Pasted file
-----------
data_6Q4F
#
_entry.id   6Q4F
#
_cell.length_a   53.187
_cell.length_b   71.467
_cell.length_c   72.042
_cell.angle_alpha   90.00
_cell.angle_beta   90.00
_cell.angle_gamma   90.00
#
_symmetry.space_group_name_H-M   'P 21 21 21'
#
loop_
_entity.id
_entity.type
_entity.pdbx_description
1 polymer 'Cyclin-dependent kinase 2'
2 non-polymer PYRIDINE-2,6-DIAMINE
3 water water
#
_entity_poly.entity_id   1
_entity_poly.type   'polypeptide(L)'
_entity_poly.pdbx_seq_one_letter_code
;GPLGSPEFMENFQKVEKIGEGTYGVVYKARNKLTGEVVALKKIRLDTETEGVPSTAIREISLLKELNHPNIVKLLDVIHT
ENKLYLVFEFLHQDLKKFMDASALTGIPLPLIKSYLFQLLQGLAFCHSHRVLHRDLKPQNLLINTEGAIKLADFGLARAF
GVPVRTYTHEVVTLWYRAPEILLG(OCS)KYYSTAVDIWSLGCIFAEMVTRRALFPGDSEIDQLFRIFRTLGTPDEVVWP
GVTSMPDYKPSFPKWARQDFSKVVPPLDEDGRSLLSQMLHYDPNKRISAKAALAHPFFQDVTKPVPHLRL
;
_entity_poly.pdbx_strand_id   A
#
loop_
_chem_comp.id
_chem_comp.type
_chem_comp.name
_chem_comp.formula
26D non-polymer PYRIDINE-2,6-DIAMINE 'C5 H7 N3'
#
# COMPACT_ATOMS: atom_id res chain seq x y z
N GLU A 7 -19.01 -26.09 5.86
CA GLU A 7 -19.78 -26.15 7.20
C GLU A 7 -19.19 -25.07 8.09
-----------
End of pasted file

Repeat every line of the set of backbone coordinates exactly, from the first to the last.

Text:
data_6Q4F
#
_entry.id   6Q4F
#
_cell.length_a   53.187
_cell.length_b   71.467
_cell.length_c   72.042
_cell.angle_alpha   90.00
_cell.angle_beta   90.00
_cell.angle_gamma   90.00
#
_symmetry.space_group_name_H-M   'P 21 21 21'
#
loop_
_entity.id
_entity.type
_entity.pdbx_description
1 polymer 'Cyclin-dependent kinase 2'
2 non-polymer PYRIDINE-2,6-DIAMINE
3 water water
#
_entity_poly.entity_id   1
_entity_poly.type   'polypeptide(L)'
_entity_poly.pdbx_seq_one_letter_code
;GPLGSPEFMENFQKVEKIGEGTYGVVYKARNKLTGEVVALKKIRLDTETEGVPSTAIREISLLKELNHPNIVKLLDVIHT
ENKLYLVFEFLHQDLKKFMDASALTGIPLPLIKSYLFQLLQGLAFCHSHRVLHRDLKPQNLLINTEGAIKLADFGLARAF
GVPVRTYTHEVVTLWYRAPEILLG(OCS)KYYSTAVDIWSLGCIFAEMVTRRALFPGDSEIDQLFRIFRTLGTPDEVVWP
GVTSMPDYKPSFPKWARQDFSKVVPPLDEDGRSLLSQMLHYDPNKRISAKAALAHPFFQDVTKPVPHLRL
;
_entity_poly.pdbx_strand_id   A
#
loop_
_chem_comp.id
_chem_comp.type
_chem_comp.name
_chem_comp.formula
26D non-polymer PYRIDINE-2,6-DIAMINE 'C5 H7 N3'
#
# COMPACT_ATOMS: atom_id res chain seq x y z
N GLU A 7 -19.01 -26.09 5.86
CA GLU A 7 -19.78 -26.15 7.20
C GLU A 7 -19.19 -25.07 8.09